GUEST POST - For Wilderness and Urban Safety: Attach a Whistle to Your Child

A missing five-year-old boy was rescued Thursday from an Oregon State Park after an overnight search. The boy,  Isaak Glenn, had apparently wandered off while the family was setting up camp. Isaak was found in some thick underbrush near the top of a high ridge not far from the ocean. Once he realized he was lost, the boy stayed put and waited to be rescued. (Read the complete story by clicking on:  Missing child found)

Isaak had followed the first rule of safety upon realizing he was lost: Isaak stayed put. Instead of wandering around, and thereby expanding the area needing to be searched, Isaak spent the night in some bushes.
While he did everything right, a whistle might have helped Isaak get found sooner. To keep your child safe in the wilderness, the proper training (like Isaak apparently had), and a whistle, may be the most important tools.

I carry a whistle at all times on my keyring. For an easily-carried auditory signaling device, there is nothing better. A whistle blast is not normal: People tend to look in the direction where the noise came from.
Shouting for help during an emergency will last as long as your voice does. (Remember Leonardo DiCaprio and Kate Winslet floating on that door after the ship went down in “Titanic“?) Screaming, whooping and hollering won’t carry as far as a shrill whistle, and may be mistaken for something other than a call for help.

In an urban situation where everyone is talking and making noise, a whistle can cut through the background din to draw attention in your direction. (And here’s an interesting survival scenario:  If you end up in a dark movie theater and the lights go out completely, whoever has a flashlight instantly becomes a leader! If you also  use a whistle, you will be viewed as the person in charge.)

A good safety practice is to attach a whistle to every child on every outing. (My kids are so used to this. Even when my 14-year-old daughter goes to the mall, a whistle Classic Safety Pink Whistle is clipped to her backpack. If she feels threatened or in danger, she has been trained to blow it, wherever she might be!)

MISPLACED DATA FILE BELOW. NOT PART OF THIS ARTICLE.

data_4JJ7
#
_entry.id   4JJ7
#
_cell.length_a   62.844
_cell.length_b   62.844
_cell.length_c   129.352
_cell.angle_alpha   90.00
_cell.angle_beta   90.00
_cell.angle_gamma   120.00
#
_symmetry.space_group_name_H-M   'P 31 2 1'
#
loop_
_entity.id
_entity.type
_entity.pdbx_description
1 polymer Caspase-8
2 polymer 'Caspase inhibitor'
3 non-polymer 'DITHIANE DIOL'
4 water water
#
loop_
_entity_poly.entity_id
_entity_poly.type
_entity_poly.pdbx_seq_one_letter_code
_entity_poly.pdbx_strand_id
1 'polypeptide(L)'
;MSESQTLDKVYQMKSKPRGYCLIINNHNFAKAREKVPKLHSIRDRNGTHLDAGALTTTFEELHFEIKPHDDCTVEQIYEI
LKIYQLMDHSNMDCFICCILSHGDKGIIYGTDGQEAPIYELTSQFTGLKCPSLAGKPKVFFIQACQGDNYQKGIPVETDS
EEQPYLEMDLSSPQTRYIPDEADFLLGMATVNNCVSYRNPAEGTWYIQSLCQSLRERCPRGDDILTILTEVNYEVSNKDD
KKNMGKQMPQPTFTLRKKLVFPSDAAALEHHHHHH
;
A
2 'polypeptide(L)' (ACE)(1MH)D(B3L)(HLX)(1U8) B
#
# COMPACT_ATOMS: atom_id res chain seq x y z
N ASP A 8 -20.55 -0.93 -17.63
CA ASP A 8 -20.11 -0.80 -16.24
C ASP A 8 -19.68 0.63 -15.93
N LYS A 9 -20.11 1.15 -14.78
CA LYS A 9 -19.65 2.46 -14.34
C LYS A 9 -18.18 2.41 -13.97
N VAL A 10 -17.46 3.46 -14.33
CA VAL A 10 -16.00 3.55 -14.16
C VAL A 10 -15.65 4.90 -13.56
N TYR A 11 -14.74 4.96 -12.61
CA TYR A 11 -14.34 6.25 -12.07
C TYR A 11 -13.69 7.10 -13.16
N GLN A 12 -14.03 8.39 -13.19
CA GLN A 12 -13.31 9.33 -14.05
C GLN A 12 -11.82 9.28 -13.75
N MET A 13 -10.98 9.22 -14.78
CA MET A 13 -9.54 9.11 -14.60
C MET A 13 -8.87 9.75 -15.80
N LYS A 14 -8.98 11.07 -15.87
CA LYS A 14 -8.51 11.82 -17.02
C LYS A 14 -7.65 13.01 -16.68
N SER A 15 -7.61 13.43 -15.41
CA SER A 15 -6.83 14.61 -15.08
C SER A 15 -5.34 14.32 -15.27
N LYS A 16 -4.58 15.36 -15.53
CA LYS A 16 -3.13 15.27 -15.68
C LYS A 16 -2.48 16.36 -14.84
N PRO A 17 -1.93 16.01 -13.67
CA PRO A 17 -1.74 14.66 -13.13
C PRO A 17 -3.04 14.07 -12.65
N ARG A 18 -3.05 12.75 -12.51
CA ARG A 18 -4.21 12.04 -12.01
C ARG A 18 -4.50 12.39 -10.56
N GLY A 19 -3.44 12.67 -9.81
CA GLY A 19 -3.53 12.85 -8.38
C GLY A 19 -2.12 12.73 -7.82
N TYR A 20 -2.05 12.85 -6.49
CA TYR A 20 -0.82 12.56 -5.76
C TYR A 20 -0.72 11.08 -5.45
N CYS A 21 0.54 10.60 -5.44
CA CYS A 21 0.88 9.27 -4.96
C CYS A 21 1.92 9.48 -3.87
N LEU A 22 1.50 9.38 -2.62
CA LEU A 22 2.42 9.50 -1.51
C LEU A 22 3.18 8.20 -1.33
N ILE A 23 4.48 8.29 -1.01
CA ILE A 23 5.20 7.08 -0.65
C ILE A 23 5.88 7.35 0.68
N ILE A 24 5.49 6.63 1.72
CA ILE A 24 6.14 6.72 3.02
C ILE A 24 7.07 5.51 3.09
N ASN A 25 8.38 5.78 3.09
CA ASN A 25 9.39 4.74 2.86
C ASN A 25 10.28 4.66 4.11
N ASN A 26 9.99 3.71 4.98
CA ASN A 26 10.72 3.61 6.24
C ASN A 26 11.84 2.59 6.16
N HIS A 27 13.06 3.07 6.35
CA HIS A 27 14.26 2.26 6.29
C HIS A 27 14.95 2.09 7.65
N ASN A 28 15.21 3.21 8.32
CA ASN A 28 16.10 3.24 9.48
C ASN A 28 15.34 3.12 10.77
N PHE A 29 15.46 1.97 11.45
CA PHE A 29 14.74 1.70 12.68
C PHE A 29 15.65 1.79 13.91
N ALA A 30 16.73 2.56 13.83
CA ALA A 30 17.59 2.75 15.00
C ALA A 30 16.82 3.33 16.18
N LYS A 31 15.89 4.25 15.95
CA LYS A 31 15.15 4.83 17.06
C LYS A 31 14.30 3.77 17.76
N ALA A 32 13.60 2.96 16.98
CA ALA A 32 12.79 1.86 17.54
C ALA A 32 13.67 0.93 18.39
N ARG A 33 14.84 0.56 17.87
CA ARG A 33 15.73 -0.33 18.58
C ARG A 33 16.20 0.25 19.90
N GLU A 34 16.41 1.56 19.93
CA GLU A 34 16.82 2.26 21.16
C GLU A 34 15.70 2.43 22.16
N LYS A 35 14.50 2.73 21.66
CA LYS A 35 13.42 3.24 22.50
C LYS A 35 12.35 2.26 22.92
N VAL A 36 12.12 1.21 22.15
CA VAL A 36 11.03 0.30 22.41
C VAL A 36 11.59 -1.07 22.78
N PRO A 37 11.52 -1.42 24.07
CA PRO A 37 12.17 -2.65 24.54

Here are some whistle safety rules to teach your child:
  • The whistle is not a toy. Never blow the survival whistle for fun, and only use it if you’re lost.
  • In an Urban or wilderness situation, don’t move around once you think you’re lost.
  • Stay in one place and blow a series of three blasts. This is the universal distress signal.
  • After you blow the three blasts, wait awhile, and blow another series. Searchers may be trying to signal back, and you won’t hear them if you blow continually.
  • If  lost in a crowd, stay in one place and blow three blasts on your whistle. Keep doing this regularly until you are found.
* A really good wilderness safety reference book for parents  is “I Sit and I Stay”. In the book, author Leah L. Waarvik gives whistle-training and other safety tips for kids if  they get lost outdoors.

For more related tips and stories, click on the highlighted words:

Guest Post by Leon Pantenburg
Survival Common Sense

Copyright 2010 


Leon Pantenburg said...

Where is your follow button? I want to become a follower!

Bob said...
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Roxanne said...

Leon, just go to "Subscribe via Email" on the right hand sidebar and enter your email address and/or if you are a Google member, go to "Follow with Google". Thank you for your interest!!

Anonymous said...

About half a dozen of the links do not work. discouraging!